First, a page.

If there’s one thing that now sets Ubuntu apart from other Linux distributions it’s not that it has a strong emphasis on desktop ease of use or even that it’s garnered such a large following. It’s that Canonical is trying to find ways to turn a completely free desktop operating system into a profitable enterprise. Other companies leverage Linux for profit too – Red Hat and Novell come to mind – but they do so by selling support to corporate clients. No-one has really tried to monetise the desktop.
And why not? Free software is not the same as a free lunch and one of the reasons Ubuntu is so good is that its development is funded by Canonical itself operating from a fund that will eventually run out.
So how can you make money from a free desktop operating system? Like corporate clients (which Ubuntu does have as well) the answer lies in selling services not software. For desktop users that means taking advantage of the growing popularity of the cloud.
Canonical has steadily been raising the profile of Ubuntu One but gave it a big push and promotion with the release of Ubuntu 10.10. At its core Ubuntu One is a collection of cloud services to provide online storage contact syncing direct desktop to web publishing bookmark and notes syncing and real-time music streaming. It’s also cross-platform (or will be with a Windows client on the way). It also integrates the new Ubuntu music store but more on that in a moment.
This is quite a suite of services and naturally – with the exception of the free basic package – they come with various levels of paid subscription. So are they worth it?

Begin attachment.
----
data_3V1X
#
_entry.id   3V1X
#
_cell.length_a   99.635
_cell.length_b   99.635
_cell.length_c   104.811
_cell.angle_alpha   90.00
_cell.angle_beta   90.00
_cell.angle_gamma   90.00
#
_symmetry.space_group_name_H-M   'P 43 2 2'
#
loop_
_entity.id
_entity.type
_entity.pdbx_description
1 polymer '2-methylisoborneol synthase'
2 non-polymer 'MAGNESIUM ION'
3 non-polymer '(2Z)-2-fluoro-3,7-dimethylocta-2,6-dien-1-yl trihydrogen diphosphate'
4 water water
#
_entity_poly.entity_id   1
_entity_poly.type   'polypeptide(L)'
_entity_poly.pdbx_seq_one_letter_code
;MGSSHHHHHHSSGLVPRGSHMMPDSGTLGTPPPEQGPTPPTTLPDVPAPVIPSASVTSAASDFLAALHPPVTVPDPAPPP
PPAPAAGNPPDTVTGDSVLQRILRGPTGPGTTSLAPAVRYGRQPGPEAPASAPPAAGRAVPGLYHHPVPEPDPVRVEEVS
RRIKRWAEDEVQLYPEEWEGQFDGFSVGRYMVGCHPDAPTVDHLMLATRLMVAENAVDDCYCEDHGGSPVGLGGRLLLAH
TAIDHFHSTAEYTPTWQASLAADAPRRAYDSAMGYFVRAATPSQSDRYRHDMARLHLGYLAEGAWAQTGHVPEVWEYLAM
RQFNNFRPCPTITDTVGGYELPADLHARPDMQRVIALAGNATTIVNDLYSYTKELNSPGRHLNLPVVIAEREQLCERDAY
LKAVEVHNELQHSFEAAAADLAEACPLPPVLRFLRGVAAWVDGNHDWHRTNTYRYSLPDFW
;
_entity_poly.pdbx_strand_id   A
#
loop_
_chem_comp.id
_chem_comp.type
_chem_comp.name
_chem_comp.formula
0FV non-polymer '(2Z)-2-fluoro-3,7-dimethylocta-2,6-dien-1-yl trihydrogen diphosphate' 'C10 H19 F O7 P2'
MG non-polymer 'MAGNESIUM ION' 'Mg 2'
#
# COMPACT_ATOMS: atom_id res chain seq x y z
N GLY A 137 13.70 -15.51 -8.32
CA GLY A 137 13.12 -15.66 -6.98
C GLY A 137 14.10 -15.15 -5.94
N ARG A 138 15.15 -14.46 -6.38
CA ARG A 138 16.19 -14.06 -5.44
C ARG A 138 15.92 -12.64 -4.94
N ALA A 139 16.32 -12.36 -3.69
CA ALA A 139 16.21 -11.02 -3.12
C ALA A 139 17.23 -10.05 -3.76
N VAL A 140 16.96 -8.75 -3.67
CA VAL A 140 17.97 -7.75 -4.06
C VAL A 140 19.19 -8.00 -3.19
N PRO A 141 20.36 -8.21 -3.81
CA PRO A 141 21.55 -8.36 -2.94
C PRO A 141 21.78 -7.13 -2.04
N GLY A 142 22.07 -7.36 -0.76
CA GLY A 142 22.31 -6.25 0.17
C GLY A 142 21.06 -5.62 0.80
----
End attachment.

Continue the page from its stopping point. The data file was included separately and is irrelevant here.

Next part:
The current Ubuntu One dialog is basic but allows you to limit bandwidth and add or remove devices.
The basic package which anyone is free to sign up for is 2GB of online cloud storage. You don’t actually have to be an Ubuntu user to take advantage of this but if you are you’ll find Ubuntu One has been tightly integrated into the distribution. You can synchronise local folders such as Documents Music Videos and Pictures automatically share files and folders directly to the web from the desktop and manage your account including setting which of your devices have access (and to limit bandwidth used).
By default you can synchronise Firefox bookmarks (requires installation of a Firefox plug-in) your instant message and social media conversations Evolution contacts notes from Tomboy and of course files.
Integration makes it simple: key folders like Music Pictures and Documents for the current user in Nautilus have a new ribbon at the top of the file list to synchronise with Ubuntu One. If you want to synchronise these it’s as simple as clicking the check box. You can of course also set up sychronisation for any other folder on your system.
Folders set to synchronise also allow you to right-click on any file in the folder and select ‘Publish’ which then makes the file publicly accessible from the cloud. Once published right-clicking on the file again and selecting ‘Copy web link’ puts a direct URL to the file into your copy/paste buffer for emailing or instant messaging.
It’s simple and effective but what if you want more than 2GB? The pricing plan for storage is purchased in 20GB blocks at US$2.99 a month or alternatively US$29.99 a year (the savvy will note that’s two month’s free if paying a year in advance). These rates apply for each 20GB pack you add which makes it easy to expand your storage only as you approach your limit.
The fact that the base package of 2GB is free gives you little reason not to use it; however perhaps the most interesting features are the mobile and music services.
Music on the move
Beyond cloud storage Ubuntu One offers a little something extra: the Ubuntu One Mobile package extends cloud services to your phone which is a little more impressive than it sounds.
Firstly it allows you to sync your mobile phone contacts with Ubuntu One a simple but rather useful feature to have. Aside from making it easy to transfer your contacts when upgrading phones it means you also have a backup accessible from anywhere (should your phone be lost or stolen).